UCL News


First images showing how pressure intensifies our thoughts

3 November 2006

The first images showing the effects of high pressure on brain wave patterns have been published by Dr Agnieszka Wlodarcyk (UCL Chemistry), Professor Paul McMillan of UCL Chemistry and the Royal Institution (RI), and Baroness Susan Greenfield, Director of the RI and Professor of Pharmacology at the University of Oxford.

Dr Agnieszka Wlodarczyk

The UCL academics have spent the past two years designing a miniature high-pressure cell that can sit beneath a microscope used for optical imaging of thought patterns in the brain. The cell has enabled the team to obtain the first images showing that electrochemical signals are intensified and spread further along certain brain pathways at high pressure. The images provide the first clues as to why animals can be excitable under high pressure conditions.

The researchers coated the surface of brain slices with a dye that is sensitive to sub-millisecond changes in voltage. The researchers then immersed the samples in artificial cerebrospinal fluid and increased the pressure to up to 40 times standard air pressure before sending voltages through the brain.

The team will now use the microscope system, which is installed in Professor Greenfield's Oxford laboratory, will now be used to examine what is happening in the brain when the anaesthetic effects of drugs like alcohol are reversed at high pressure. The results will provide important new insights into the behaviour of anaesthetics: although they are widely used in medicine, no one knows exactly how they work.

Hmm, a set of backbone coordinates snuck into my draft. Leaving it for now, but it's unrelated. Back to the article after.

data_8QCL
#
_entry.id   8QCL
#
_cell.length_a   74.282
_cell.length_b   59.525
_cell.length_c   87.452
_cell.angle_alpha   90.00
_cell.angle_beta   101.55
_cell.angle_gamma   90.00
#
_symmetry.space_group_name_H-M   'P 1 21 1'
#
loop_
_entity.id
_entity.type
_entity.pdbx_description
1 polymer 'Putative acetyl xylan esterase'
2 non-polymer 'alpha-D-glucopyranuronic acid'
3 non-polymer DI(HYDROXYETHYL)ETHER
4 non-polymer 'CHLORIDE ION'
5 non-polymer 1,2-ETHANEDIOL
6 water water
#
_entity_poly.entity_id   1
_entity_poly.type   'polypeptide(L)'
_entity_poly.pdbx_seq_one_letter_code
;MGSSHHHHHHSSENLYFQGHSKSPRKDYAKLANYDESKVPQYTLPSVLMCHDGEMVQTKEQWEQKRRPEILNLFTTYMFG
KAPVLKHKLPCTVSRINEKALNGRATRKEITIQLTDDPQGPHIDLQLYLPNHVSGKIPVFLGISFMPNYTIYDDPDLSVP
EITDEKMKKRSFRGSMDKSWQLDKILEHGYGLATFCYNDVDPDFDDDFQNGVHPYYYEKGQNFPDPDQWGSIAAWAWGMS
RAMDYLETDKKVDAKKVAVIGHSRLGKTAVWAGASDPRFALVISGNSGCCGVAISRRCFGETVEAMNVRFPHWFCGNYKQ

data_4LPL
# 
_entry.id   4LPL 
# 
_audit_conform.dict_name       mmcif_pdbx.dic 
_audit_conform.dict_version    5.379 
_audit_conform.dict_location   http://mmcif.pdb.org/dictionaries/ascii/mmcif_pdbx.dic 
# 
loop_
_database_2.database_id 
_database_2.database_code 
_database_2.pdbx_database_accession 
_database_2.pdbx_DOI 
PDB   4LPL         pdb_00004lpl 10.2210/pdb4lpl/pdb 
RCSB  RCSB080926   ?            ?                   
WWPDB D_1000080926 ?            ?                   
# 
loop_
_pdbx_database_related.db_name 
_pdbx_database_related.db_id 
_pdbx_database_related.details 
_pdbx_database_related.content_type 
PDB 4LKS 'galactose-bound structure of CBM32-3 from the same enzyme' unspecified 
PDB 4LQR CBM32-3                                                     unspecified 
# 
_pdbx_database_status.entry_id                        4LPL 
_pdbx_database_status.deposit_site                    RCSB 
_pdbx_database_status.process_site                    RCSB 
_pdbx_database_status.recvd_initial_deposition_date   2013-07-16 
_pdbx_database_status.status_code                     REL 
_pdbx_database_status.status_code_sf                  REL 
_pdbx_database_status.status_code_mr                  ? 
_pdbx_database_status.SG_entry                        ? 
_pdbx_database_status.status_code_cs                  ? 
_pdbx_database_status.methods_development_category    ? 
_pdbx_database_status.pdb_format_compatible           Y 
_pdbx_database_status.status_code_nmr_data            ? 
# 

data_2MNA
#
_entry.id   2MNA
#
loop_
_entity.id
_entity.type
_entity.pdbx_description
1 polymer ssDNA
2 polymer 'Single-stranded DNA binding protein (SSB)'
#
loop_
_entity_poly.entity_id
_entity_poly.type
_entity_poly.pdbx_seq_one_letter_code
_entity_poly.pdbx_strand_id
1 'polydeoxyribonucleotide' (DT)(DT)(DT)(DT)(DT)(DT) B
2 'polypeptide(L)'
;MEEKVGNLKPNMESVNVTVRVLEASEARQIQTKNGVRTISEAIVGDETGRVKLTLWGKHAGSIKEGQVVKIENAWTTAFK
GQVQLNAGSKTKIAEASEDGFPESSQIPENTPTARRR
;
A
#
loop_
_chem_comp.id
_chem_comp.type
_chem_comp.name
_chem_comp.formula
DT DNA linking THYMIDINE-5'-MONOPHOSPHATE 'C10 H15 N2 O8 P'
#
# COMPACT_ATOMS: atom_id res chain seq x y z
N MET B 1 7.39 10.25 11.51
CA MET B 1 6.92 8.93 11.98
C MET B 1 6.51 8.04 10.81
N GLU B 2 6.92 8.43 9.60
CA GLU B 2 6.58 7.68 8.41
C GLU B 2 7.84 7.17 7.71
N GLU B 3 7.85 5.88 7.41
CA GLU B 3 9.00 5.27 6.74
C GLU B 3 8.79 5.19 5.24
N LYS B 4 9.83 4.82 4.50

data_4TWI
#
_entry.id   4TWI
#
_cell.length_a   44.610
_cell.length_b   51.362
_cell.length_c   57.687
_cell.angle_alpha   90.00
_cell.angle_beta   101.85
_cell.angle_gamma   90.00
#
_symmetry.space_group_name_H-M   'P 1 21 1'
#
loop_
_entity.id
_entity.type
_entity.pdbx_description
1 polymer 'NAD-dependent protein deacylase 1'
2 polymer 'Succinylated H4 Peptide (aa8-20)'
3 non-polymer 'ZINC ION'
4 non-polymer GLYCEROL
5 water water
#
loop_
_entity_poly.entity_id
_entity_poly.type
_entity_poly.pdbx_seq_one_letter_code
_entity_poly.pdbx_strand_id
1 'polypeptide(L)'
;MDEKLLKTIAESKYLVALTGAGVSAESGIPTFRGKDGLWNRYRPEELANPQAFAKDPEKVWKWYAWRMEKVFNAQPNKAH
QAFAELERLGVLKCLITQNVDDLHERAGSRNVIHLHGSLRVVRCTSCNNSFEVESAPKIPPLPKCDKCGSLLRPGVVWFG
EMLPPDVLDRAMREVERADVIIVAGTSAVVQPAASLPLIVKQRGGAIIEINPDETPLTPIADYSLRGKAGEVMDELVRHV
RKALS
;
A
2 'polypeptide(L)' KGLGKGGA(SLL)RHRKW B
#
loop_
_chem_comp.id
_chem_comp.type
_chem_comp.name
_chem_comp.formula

By filling the chamber with a range of inert gases, the researchers also hope to shed light on the euphoria experienced by mineworkers and deep-sea divers due to nitrogen narcosis - a phenomenon that diver Jacques Cousteau called "the drunkenness of the deep". This appears to be related to the unexpected anaesthetic effects caused by xenon, normally known as a chemically inert gas, and is distinct from decompression sickness or 'the bends'.

"Over two centuries of systematic chemical research, most of our chemical knowledge has been gained from studies carried out near standard air pressure, while much of the matter in the universe exists under much higher pressure conditions," says Professor McMillan.

Researchers around the world are starting to use high-pressure techniques adapted from physics and geology to study chemical behaviour under conditions like those deep inside the planets. However, there has been little work to date on higher biological functions, like neuroscience - the collaboration developed between the UCL physical scientists and Professor Greenfield, a neurophysiologist, is unusual.

"By linking high-pressure science and neurobiology, we are pushing the boat out very far, but we hope to discover new scientific territory that we will explore using our new techniques," said Professor McMillan.

For more information use the links at the bottom of this article.

Image 1: Professor Paul McMillan

Image 2: Dr Agnieszka Wlodarcyk

Image 3: The high-pressure cell